The British government should compel its offshore territories and dependencies to publicly disclose corporate ownership data in a bid to prevent tax avoidance, a parliamentary group said in a report Thursday. The recommendations by the All-Party Parliamentary Group on Responsible Tax (APPG) would broadly attempt to close loopholes left unaddressed by the Organisation for Economic Co-operation and Development and the United Kingdom that permit corporations to use transfer pricing and other strategies to minimize their tax obligations, the report said. As part of that effort, U.K. officials should invoke their statutory powers to require some 17 British territories and crown...
U.K. overseas territories will not be required to set up public registers of beneficial ownership after Prime Minister Theresa May's government struck a deal with lawmakers to allow the passage of new anti-money laundering rules before national elections commence in June.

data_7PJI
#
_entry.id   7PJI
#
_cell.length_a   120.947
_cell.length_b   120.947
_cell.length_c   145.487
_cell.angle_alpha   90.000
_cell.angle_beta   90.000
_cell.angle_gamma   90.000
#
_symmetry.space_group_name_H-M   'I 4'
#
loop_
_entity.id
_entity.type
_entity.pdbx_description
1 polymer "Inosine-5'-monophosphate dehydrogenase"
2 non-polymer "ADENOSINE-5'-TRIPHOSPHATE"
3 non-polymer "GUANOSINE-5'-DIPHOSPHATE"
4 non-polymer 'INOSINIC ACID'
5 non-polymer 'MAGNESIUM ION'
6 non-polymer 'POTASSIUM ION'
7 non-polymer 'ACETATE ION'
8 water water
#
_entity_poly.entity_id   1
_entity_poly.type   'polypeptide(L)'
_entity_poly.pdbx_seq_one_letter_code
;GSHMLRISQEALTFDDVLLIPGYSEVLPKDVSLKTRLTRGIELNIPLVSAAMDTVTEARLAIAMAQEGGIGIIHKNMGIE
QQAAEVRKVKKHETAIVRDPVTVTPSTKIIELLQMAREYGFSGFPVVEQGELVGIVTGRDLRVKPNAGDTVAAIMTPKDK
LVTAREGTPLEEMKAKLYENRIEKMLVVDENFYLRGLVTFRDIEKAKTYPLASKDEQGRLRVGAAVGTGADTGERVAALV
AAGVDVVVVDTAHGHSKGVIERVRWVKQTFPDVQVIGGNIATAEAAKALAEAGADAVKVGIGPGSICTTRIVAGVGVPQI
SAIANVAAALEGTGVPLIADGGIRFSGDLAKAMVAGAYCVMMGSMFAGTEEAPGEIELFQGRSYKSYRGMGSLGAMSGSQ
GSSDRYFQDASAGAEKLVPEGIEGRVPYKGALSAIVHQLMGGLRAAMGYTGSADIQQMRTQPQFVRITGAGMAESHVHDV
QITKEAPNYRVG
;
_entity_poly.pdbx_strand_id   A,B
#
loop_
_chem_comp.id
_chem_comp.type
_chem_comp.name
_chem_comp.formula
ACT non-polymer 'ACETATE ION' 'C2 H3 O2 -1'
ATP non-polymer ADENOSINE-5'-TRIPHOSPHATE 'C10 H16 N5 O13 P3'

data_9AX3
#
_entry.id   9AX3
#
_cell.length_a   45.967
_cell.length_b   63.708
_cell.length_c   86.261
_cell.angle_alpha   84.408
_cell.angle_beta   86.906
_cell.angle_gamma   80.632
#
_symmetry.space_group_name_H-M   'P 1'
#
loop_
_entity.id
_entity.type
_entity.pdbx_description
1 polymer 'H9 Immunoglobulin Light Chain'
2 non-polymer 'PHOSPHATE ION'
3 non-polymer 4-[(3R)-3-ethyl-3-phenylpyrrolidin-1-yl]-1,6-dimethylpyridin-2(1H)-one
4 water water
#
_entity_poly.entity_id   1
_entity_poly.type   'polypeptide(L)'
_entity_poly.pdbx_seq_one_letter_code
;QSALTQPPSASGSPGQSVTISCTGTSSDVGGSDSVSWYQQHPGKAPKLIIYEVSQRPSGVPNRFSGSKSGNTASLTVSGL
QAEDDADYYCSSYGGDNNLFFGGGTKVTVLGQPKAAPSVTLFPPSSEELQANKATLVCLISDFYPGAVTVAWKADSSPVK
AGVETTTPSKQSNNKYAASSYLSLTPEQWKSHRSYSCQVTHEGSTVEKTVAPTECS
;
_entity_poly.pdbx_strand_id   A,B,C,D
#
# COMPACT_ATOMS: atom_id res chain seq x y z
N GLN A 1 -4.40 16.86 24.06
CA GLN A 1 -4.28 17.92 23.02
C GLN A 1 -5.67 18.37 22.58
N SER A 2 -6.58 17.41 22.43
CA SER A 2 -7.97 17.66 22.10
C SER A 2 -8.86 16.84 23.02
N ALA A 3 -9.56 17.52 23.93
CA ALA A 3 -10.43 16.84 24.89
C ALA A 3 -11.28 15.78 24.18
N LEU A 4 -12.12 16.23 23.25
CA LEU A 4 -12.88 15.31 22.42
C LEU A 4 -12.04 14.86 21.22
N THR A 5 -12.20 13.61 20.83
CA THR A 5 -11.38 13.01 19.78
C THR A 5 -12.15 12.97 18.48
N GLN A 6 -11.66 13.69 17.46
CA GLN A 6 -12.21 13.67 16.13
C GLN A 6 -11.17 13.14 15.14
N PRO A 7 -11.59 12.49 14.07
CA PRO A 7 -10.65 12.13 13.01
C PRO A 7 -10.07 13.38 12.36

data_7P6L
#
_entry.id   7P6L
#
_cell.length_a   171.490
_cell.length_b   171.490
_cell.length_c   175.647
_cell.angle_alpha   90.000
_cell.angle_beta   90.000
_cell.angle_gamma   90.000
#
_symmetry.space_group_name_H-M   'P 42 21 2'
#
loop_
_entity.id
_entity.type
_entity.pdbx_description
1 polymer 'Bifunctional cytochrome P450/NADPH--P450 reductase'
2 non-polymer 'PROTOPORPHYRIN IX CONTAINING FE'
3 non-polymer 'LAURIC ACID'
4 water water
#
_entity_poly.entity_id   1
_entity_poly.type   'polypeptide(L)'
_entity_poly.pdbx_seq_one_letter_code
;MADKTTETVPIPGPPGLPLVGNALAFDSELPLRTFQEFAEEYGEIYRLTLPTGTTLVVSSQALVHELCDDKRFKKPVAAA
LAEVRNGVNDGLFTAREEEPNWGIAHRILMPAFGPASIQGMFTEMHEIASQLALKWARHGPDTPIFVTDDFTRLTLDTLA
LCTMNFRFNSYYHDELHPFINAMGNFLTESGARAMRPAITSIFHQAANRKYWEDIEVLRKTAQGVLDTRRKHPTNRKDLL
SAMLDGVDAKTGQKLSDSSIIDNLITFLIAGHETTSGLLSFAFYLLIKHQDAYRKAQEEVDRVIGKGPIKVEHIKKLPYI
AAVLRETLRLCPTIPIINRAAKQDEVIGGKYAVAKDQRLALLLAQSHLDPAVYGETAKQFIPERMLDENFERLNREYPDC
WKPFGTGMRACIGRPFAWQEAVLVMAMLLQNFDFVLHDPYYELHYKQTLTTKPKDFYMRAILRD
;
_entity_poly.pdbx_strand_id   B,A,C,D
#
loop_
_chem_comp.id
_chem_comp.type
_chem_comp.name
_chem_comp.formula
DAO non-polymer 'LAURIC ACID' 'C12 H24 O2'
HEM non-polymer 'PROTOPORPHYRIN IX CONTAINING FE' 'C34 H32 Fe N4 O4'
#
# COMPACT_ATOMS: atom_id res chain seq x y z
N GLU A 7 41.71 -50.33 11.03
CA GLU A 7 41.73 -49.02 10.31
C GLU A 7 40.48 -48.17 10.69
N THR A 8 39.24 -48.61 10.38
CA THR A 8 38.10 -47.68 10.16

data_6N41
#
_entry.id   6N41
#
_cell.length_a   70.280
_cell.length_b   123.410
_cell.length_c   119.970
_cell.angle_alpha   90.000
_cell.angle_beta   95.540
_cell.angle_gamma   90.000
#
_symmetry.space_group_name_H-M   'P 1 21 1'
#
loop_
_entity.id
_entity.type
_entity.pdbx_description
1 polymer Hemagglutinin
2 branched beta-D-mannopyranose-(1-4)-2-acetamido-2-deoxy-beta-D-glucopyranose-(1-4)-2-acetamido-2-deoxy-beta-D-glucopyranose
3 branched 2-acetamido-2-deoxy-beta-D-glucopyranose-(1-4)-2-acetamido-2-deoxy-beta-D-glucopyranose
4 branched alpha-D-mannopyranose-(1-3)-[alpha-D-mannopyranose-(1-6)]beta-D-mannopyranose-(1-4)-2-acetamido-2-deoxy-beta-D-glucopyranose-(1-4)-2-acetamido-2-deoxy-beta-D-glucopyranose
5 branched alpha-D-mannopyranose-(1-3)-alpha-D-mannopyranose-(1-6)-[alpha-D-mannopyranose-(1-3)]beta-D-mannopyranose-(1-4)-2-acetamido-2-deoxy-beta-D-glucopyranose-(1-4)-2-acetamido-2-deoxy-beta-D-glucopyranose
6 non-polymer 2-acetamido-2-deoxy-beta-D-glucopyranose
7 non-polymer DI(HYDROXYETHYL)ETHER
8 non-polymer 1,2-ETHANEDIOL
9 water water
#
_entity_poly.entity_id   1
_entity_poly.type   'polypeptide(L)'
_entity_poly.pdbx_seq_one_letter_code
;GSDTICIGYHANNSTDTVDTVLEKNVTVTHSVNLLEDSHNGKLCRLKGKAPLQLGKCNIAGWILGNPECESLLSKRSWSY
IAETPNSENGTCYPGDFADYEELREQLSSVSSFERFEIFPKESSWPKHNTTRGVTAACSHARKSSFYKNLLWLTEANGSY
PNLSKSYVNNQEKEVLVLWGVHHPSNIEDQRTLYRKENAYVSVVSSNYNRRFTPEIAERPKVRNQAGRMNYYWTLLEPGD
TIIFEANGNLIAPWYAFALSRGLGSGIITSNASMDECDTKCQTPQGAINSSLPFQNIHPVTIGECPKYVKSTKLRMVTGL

U.K. lawmakers will attempt to force the government to improve corporate transparency in its overseas, semi-autonomous jurisdictions, but could end up hindering the passage of key anti-money laundering legislation in the process, sources told ACAMS moneylaundering.com.
The British government has rejected calls by lawmakers to impose more-stringent corporate transparency standards on U.K. overseas territories and dependencies, claiming that the jurisdictions are already "well ahead" of other international tax havens.
U.K. overseas territories officials in London this week pledged to create central registries or similar effective systems to share data on beneficial owners more easily with financial crime investigators, but didn't disclose when and how they would comply with the initiative.